I’m a technophobe who once scorned Facebook, thought blogging was for nerds and declined to tweet when Candy Jar said I should.
Now I’m a social network eco-warrior. And I’m blogging because, as my lovely Magic Oxygen publishers pointed out, it makes sense. I love words. They can work in different spaces and in different ways. So here’s the first blog, about words.
They can hurt. Once in the playground when I was eleven, a friend waited for me to join her and then said, “Your legs are like tree trunks.” She was skinny and pretty but I’m sure she’s learned empathy now. A few careless words can have a huge impact. Maybe I wouldn’t have been picked up from college to be fed at home without them. But maybe without them I couldn’t have written about bullying, or low self-esteem – or the destructive power of words!
They can inspire too. Look at Mandela, Gandhi and Martin Luther King. Sometimes they go down in history, or even shape it. As a novelist I hope the words I choose to tell my stories can move, stir and inspire people in their real lives. That’s why I edit and redraft again and again. Those words count. I learned that from my dad as a child, when I watched him writing a poem. He was totally absorbed and committed. And he would cross out repeatedly because he knew words have a music as well as meaning, that they’re delicate as well as powerful, beautiful as well as dangerous, subtle and playful and vivid and mysterious…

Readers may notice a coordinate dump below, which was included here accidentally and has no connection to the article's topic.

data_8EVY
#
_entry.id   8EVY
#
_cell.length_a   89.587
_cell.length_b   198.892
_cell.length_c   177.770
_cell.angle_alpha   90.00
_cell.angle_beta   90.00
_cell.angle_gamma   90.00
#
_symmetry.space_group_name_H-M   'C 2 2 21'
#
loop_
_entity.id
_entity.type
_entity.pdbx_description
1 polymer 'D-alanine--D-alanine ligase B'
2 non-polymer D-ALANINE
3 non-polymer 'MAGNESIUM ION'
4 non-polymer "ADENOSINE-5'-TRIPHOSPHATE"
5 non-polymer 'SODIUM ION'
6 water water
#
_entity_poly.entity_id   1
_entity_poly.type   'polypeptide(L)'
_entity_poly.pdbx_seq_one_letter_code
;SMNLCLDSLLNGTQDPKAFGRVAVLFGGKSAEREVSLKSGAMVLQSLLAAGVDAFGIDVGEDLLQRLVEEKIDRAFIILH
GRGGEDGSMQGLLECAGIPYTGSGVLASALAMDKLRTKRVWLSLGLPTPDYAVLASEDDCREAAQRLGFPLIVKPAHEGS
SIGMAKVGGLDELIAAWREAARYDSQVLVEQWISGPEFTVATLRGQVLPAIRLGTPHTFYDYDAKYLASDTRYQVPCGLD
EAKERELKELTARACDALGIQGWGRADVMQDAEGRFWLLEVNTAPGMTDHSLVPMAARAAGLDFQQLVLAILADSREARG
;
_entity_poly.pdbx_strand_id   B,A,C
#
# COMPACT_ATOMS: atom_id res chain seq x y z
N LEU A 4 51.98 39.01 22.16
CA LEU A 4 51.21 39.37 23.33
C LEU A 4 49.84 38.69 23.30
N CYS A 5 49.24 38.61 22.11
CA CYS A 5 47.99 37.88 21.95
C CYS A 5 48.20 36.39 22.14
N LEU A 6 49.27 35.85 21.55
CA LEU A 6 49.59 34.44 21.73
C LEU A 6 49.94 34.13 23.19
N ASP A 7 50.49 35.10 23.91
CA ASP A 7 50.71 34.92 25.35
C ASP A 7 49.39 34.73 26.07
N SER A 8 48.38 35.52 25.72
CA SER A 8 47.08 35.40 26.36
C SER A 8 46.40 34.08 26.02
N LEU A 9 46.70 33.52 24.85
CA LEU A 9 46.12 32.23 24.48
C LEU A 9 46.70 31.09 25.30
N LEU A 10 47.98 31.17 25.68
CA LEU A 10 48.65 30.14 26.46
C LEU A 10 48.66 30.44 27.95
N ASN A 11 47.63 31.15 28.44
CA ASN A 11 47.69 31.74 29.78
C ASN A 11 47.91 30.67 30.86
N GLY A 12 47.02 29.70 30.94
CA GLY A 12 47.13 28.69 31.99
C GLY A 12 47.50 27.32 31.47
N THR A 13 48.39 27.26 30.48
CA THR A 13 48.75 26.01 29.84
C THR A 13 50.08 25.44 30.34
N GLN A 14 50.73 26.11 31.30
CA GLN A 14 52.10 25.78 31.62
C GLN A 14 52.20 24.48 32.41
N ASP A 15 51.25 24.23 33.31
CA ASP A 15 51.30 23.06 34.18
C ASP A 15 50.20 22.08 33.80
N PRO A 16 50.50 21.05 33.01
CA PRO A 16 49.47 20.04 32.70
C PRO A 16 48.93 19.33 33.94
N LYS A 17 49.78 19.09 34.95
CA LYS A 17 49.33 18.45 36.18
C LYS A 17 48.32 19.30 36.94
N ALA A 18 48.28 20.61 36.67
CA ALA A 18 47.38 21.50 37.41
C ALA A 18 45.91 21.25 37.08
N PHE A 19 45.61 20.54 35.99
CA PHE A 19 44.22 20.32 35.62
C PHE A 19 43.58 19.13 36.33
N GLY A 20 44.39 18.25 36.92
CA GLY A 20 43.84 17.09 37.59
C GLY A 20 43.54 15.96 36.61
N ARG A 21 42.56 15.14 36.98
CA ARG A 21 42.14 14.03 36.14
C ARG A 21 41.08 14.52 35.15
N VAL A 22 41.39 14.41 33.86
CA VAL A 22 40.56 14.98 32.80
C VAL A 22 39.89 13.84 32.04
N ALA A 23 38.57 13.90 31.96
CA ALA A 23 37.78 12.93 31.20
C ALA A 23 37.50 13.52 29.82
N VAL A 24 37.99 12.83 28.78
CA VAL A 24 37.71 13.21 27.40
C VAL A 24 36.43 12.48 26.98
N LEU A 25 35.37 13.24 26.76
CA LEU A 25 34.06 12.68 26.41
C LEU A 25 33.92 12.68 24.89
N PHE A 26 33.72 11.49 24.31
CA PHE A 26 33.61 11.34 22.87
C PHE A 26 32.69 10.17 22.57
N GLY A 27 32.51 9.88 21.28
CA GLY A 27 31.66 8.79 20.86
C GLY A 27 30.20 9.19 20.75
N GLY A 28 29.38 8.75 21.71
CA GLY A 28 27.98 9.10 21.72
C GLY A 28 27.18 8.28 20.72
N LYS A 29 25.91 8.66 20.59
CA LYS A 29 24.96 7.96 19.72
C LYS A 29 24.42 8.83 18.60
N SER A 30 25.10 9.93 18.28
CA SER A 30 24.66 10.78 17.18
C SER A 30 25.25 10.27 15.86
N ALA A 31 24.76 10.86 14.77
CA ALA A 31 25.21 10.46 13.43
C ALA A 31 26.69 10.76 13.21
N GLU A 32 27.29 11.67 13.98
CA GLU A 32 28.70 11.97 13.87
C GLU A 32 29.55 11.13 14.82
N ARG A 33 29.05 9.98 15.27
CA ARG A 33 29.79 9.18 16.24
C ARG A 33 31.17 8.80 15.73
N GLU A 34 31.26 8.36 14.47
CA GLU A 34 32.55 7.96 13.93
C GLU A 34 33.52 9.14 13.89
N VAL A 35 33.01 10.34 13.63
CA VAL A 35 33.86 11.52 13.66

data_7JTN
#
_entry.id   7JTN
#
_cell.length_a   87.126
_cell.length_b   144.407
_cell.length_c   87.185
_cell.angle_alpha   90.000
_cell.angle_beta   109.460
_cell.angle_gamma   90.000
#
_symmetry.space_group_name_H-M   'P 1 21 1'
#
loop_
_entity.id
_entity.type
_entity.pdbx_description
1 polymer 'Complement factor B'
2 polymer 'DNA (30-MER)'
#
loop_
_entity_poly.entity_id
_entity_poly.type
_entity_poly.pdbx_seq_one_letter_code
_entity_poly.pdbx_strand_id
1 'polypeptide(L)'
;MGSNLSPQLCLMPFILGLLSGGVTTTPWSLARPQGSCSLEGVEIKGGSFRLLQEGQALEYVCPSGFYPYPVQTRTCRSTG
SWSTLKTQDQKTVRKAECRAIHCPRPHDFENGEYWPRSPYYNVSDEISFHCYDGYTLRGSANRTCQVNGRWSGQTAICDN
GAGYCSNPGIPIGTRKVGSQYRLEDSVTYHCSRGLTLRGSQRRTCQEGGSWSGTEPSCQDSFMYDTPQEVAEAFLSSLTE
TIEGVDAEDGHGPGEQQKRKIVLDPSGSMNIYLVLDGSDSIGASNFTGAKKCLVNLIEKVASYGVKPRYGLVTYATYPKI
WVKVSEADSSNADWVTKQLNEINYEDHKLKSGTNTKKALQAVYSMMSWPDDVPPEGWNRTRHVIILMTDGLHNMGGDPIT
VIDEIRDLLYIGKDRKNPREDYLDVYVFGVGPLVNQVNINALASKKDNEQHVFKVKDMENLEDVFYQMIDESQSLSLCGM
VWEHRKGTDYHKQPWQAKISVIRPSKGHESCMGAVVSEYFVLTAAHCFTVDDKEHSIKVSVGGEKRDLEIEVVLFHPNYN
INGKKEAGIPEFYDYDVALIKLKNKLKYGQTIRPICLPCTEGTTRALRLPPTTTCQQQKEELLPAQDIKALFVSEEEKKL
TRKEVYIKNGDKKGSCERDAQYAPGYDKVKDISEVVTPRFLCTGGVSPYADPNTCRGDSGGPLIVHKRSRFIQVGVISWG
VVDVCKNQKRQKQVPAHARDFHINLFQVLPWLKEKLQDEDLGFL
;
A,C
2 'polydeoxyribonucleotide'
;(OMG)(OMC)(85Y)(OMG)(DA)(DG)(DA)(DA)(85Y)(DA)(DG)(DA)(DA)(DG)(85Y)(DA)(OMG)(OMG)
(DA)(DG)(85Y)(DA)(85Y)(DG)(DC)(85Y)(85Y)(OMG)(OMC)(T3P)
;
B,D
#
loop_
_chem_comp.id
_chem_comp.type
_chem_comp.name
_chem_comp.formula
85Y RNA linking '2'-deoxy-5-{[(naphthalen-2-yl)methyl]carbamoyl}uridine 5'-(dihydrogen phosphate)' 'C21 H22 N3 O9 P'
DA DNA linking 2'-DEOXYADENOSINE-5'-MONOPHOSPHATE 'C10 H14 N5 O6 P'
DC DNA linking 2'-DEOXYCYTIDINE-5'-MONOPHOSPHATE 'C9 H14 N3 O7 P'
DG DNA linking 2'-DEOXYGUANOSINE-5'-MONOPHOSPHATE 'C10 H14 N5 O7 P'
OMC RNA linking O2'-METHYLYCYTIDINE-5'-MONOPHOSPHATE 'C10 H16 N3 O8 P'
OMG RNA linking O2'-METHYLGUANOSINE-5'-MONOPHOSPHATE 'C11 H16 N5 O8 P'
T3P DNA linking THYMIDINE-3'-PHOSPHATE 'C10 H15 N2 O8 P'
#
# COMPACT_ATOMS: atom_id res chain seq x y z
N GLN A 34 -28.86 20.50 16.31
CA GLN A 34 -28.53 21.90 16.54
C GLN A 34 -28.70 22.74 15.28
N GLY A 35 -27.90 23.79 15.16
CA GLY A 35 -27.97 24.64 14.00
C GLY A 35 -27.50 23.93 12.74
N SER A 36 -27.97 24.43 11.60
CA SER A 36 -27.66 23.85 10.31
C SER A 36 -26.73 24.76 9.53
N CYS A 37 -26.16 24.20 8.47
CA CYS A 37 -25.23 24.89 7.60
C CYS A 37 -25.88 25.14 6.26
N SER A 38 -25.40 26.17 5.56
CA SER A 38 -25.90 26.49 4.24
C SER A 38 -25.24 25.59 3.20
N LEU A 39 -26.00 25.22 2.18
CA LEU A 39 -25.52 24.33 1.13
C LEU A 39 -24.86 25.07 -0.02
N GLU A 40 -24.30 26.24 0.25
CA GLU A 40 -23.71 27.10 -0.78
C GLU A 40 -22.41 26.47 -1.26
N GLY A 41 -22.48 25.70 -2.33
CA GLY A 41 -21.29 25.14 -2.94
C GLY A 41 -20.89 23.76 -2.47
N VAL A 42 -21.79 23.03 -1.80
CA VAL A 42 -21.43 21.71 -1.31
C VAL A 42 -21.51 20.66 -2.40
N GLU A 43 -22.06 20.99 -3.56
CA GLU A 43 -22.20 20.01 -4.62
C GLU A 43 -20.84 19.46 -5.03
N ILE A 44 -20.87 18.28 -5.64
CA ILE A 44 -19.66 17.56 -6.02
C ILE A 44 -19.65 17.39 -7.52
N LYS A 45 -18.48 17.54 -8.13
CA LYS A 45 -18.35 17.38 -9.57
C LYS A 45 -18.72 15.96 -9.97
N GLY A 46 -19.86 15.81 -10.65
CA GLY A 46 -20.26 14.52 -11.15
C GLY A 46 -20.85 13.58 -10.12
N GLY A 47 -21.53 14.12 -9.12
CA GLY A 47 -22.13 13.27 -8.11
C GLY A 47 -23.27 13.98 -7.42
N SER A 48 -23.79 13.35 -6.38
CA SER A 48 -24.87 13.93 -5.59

Kids love words as they discover them, like Steve Backshall discovering unknown species and finding out how they work. Their delight in them is imaginative, so author workshops on simile or metaphor are always rewarding. I used to find that even in Y3 or 4 children knew a triple tick sentence when they heard one. They found them just as easy to identify as a great story. I believe authors who dumb down with teenspeak disrespect readers so I credit mine with intelligence, depth and curiosity. As a teacher I sometimes had to write my own complex sentences as models because certain children’s authors don’t use them!
Writing for different ages and in different genres allows me enormous freedom to explore language and create a range of styles with their own registers, rather than getting stuck in a groove, like some adults do as readers. (“I only read crime fiction”??) Children are open. Some will read everything I write, and I suppose that means there’s an essence of me that underlies or inhabits each book regardless. I hope so. Surely that’s how we make connections. That’s why I knew before I met him that I’d love Michael Morpurgo. I knew him, in some elusive way, from his storyteller’s voice. Whether that’s because of his own particular, distinctive way of combining words, one sentence after another, or because his soul finds inexplicable expression between those lines on the pages, who knows? Words are magic anyway.